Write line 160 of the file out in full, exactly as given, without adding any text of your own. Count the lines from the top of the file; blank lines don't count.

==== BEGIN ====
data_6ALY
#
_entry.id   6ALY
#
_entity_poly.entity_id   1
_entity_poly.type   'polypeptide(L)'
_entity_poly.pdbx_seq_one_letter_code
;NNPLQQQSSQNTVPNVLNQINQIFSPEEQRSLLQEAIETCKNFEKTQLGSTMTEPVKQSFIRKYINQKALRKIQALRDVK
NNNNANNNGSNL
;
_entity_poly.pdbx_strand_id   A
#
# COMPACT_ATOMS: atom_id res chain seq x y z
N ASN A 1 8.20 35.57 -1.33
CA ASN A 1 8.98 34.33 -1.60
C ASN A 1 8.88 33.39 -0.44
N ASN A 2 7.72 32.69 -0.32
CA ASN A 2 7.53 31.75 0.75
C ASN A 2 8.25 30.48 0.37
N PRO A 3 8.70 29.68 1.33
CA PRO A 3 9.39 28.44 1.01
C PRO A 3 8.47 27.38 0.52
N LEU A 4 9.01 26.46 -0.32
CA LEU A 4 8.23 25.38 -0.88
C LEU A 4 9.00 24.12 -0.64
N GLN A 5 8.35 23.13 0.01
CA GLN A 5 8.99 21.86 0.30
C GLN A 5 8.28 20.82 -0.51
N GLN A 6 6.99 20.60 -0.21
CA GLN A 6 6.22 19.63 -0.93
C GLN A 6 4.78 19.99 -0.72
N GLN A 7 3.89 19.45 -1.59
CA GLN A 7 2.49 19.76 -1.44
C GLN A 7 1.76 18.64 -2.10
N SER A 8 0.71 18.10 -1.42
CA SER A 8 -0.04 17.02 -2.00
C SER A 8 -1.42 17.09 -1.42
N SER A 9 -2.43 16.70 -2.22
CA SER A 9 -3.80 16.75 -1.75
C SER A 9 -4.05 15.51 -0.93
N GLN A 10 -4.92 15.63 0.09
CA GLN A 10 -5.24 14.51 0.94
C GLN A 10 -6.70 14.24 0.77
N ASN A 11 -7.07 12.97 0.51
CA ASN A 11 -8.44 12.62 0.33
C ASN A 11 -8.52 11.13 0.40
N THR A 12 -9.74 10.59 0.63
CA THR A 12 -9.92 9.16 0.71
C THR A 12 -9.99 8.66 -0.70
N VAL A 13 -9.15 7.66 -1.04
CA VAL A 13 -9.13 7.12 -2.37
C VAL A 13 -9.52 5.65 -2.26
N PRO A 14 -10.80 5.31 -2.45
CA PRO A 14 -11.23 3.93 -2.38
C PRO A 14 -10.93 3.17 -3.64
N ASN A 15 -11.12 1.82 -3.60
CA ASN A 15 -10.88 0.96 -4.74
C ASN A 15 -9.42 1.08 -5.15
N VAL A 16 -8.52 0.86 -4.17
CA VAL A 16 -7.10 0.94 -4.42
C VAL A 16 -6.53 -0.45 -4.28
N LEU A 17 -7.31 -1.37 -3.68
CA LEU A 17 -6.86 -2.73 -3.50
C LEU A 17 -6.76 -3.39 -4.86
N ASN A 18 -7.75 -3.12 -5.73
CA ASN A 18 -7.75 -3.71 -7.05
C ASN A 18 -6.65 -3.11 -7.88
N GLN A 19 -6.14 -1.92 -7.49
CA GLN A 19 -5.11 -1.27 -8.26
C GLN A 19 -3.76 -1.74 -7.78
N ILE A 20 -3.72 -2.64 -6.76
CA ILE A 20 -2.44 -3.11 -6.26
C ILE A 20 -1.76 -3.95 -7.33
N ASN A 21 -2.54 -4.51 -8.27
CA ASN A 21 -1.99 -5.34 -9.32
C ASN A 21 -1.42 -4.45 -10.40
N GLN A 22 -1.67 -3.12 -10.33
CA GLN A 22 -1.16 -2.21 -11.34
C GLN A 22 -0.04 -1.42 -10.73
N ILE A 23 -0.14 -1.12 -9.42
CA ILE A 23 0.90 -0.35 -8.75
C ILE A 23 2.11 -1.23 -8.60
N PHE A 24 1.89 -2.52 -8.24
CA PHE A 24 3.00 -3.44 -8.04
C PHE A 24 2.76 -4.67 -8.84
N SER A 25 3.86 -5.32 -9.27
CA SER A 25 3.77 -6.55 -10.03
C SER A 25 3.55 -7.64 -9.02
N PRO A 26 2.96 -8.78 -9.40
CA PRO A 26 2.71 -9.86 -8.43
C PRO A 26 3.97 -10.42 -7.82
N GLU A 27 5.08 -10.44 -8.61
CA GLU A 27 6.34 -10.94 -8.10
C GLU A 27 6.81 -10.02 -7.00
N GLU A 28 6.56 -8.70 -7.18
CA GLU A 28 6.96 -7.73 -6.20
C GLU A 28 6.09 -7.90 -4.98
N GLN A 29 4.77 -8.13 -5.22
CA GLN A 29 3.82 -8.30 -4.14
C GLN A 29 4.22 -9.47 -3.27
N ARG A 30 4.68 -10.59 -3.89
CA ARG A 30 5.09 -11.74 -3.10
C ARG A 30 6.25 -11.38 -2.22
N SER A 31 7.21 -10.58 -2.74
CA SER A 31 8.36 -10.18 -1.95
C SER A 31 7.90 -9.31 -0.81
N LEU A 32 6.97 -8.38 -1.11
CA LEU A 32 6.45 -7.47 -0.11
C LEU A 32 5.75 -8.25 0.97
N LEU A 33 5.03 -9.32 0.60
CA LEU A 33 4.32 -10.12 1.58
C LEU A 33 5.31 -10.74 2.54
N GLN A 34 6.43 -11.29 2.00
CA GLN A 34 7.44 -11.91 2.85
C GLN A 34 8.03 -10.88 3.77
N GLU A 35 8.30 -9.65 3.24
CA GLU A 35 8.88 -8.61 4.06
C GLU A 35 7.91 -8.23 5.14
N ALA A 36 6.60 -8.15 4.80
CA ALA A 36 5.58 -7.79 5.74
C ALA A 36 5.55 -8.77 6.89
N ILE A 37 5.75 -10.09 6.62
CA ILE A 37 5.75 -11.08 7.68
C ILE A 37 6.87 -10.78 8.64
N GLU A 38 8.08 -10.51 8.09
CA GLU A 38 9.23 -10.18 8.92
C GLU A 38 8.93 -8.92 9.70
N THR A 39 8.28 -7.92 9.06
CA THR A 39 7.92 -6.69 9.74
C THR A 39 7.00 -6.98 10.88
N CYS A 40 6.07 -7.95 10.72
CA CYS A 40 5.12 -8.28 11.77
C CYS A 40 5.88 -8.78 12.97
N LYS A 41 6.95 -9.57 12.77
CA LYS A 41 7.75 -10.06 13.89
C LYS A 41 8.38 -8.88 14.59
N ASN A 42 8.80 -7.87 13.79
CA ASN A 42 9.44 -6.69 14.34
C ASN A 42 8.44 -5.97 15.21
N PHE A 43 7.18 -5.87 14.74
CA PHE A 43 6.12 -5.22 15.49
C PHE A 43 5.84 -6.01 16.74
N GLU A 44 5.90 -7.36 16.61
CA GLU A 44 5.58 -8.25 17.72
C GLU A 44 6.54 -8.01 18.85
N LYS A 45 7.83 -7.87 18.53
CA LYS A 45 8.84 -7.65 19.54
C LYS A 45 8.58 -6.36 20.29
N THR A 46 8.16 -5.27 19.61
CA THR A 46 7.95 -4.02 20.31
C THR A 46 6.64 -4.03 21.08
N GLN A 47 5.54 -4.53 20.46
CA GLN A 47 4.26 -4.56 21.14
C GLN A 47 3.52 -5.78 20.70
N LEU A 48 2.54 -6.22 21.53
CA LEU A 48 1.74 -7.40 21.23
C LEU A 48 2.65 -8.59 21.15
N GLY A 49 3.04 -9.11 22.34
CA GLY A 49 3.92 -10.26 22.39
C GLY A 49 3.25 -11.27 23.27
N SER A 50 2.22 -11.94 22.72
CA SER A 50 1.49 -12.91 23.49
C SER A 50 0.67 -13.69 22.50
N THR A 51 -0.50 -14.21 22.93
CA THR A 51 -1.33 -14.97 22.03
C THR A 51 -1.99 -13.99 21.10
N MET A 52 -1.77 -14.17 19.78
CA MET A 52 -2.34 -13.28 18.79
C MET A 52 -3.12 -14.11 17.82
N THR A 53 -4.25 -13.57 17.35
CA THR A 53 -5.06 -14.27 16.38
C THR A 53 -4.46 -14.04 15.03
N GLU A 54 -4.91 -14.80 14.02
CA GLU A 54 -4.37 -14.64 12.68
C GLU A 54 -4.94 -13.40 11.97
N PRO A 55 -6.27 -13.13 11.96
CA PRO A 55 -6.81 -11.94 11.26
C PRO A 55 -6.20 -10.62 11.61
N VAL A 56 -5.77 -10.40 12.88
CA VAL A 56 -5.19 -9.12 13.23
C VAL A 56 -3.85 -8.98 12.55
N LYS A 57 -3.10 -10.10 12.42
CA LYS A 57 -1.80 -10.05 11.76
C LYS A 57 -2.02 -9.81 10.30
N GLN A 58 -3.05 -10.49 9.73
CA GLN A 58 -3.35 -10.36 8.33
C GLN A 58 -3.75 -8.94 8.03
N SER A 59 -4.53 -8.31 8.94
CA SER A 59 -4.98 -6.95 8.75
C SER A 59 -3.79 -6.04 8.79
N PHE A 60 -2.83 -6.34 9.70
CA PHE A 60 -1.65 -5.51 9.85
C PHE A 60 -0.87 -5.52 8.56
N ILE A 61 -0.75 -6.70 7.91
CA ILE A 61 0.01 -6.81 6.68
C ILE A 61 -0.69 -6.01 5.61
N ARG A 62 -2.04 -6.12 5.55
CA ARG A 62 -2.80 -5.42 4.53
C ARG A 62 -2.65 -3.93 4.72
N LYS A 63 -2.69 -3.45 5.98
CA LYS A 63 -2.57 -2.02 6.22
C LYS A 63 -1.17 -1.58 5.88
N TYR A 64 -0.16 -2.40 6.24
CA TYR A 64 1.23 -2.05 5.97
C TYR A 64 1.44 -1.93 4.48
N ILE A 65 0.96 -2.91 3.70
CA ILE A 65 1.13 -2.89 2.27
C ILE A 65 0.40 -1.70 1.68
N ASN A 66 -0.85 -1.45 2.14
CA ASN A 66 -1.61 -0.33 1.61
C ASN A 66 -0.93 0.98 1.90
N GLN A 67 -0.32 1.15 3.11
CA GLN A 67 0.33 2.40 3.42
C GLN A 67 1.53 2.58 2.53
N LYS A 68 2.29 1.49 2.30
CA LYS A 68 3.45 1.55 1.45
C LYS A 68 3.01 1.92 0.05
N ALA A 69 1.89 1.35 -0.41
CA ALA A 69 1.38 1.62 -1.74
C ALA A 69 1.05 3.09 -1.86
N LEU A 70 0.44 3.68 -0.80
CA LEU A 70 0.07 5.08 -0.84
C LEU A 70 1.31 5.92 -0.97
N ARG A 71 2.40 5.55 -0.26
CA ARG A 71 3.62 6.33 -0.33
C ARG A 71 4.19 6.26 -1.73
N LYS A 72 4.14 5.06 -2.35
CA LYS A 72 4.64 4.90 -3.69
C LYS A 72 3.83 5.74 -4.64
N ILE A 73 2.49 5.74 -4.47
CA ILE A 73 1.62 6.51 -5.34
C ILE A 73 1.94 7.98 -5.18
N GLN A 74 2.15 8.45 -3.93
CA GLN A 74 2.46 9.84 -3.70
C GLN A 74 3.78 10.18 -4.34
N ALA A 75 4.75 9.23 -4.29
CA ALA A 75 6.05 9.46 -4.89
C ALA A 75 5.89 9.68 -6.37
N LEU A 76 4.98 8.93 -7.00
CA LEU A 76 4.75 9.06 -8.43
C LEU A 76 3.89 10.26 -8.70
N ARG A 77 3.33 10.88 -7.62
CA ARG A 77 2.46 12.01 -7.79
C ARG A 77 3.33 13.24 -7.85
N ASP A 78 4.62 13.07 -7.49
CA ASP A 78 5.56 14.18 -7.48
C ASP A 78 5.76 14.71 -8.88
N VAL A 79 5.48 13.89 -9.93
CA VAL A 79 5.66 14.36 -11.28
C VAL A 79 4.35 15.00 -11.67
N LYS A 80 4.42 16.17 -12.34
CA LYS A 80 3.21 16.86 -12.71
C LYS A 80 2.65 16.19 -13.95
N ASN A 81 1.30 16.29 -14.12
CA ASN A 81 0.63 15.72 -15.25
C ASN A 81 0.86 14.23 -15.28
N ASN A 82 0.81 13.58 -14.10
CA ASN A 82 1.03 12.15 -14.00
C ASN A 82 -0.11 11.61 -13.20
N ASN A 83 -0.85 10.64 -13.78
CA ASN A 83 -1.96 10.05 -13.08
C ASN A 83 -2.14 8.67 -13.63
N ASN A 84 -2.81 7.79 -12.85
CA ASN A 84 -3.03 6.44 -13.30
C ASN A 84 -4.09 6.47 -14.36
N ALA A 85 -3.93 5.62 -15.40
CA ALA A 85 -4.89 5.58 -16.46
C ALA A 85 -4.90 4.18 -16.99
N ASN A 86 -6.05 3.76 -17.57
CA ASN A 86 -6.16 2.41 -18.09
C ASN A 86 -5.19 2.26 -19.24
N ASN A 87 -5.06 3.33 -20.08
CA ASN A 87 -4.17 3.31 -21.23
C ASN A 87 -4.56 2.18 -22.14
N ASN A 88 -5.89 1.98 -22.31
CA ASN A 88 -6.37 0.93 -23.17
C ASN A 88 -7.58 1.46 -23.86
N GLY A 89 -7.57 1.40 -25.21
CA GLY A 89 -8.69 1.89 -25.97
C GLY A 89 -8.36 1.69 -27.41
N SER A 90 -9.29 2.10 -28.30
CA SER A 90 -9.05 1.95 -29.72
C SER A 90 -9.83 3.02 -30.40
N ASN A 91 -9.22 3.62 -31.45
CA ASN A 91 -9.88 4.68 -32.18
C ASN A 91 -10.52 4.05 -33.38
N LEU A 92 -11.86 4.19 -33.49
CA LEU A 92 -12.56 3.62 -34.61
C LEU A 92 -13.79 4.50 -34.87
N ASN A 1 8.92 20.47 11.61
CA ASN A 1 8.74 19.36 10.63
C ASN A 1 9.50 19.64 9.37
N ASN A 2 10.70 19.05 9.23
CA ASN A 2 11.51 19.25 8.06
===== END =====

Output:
C GLY A 49 3.25 -11.27 23.27